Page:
There are two interesting CAD papers presented in this special section for diagnosis of Alzheimer’s disease and breast cancer risk prediction, respectively. Both are exploratory studies with limited datasets using cross-validation for classifier training and validation. Martinez-Torteya et al. used a computerized algorithm to rank the relative contributions of biological, clinical PET, and MRI-related features in a logistic regression model for distinguishing between mild cognitive impairment and Alzheimer’s disease progression. This study involved a large number of features and a moderate sample size. Using cross-validation, they observed a promising AUC value of 0.79 using the selected features; however, this encouraging point estimate of performance is associated with a large uncertainty (95% CI [0.4, 1] covering the random guess AUC value of 0.5). Note that when not fully cross-validated, an AUC of 0.99 was obtained – an example of the “antler plot!” As the authors suggest, a larger study is needed to further confirm and validate their findings. Li et al. show that parenchymal patterns as characterized by radiographic texture analysis of full-field digital mammograms are promising in distinguishing between high and low risk of breast cancer. The results from their dataset also indicate, surprisingly, that breast density does not appear to be a good risk predictor despite the fact that breast density is a widely recognized risk factor for breast cancer (see references cited by the authors). This is likely due to the limited dataset and the authors are looking forward to expanding their datasets in future studies that would allow for controlling more confounding factors such as menopausal status and hormone replacement therapy status.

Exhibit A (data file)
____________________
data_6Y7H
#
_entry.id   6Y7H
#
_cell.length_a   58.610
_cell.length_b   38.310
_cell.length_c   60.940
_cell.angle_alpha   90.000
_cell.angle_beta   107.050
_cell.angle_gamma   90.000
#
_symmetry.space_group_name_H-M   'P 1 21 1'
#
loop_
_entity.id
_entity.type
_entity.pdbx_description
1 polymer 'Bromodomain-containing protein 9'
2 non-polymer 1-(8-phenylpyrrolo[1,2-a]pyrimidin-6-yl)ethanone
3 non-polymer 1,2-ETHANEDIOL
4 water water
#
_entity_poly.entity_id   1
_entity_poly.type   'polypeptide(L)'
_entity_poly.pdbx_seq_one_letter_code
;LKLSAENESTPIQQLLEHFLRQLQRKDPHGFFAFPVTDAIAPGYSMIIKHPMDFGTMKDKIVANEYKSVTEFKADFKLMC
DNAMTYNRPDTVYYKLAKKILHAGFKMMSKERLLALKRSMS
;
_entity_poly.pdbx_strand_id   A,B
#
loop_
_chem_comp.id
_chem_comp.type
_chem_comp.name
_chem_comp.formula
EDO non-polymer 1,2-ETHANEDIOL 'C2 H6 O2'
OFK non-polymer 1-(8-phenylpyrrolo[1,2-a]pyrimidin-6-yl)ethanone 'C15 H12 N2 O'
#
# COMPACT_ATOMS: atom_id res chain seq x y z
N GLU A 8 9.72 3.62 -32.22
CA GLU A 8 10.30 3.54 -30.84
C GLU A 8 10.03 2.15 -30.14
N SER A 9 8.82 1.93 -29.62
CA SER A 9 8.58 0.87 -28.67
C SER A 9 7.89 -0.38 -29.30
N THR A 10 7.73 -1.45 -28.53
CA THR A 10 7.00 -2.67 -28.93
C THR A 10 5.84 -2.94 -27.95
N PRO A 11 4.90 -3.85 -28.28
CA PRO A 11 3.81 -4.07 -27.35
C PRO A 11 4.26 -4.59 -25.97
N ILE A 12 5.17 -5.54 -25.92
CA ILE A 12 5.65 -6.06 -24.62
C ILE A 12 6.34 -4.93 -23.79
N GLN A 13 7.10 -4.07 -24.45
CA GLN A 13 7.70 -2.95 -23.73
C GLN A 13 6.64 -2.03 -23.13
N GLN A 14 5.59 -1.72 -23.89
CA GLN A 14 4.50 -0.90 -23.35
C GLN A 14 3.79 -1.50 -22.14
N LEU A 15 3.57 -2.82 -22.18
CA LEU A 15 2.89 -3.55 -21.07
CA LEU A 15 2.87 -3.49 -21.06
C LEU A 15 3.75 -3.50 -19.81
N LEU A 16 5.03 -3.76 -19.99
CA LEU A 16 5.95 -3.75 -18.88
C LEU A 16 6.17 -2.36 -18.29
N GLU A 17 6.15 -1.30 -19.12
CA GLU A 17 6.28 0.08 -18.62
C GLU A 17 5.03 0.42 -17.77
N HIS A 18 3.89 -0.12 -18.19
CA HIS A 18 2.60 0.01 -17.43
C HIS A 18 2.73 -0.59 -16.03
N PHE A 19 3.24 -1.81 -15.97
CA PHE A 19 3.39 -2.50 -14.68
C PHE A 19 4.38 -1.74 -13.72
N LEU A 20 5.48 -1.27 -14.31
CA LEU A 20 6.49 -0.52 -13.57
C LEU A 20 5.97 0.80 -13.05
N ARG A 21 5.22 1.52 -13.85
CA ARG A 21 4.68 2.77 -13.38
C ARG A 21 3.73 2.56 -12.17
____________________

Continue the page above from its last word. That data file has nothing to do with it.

A third CAD paper in this special section considers the impact of lesion segmentation metrics on CAD in breast CT. The paper by Kuo et al. compares two segmentation evaluation methods: (i) a Dice similarity coefficient (DSC) evaluation which compares machine segmentations to expert delineations and (ii) a method that takes into account the ultimate performance of the CAD algorithm in the task of classifying malignant from benign lesions in breast CT. The authors conclude that the DSC metric alone is not sufficient for evaluating segmentation lesions in computer-aided diagnosis tasks. This paper, like all the others in this special section, reminds us of Bob Wagner’s assertion that the rigorous and objective assessment of imaging systems and algorithms demands the consideration of the ultimate task for which the images will be utilized.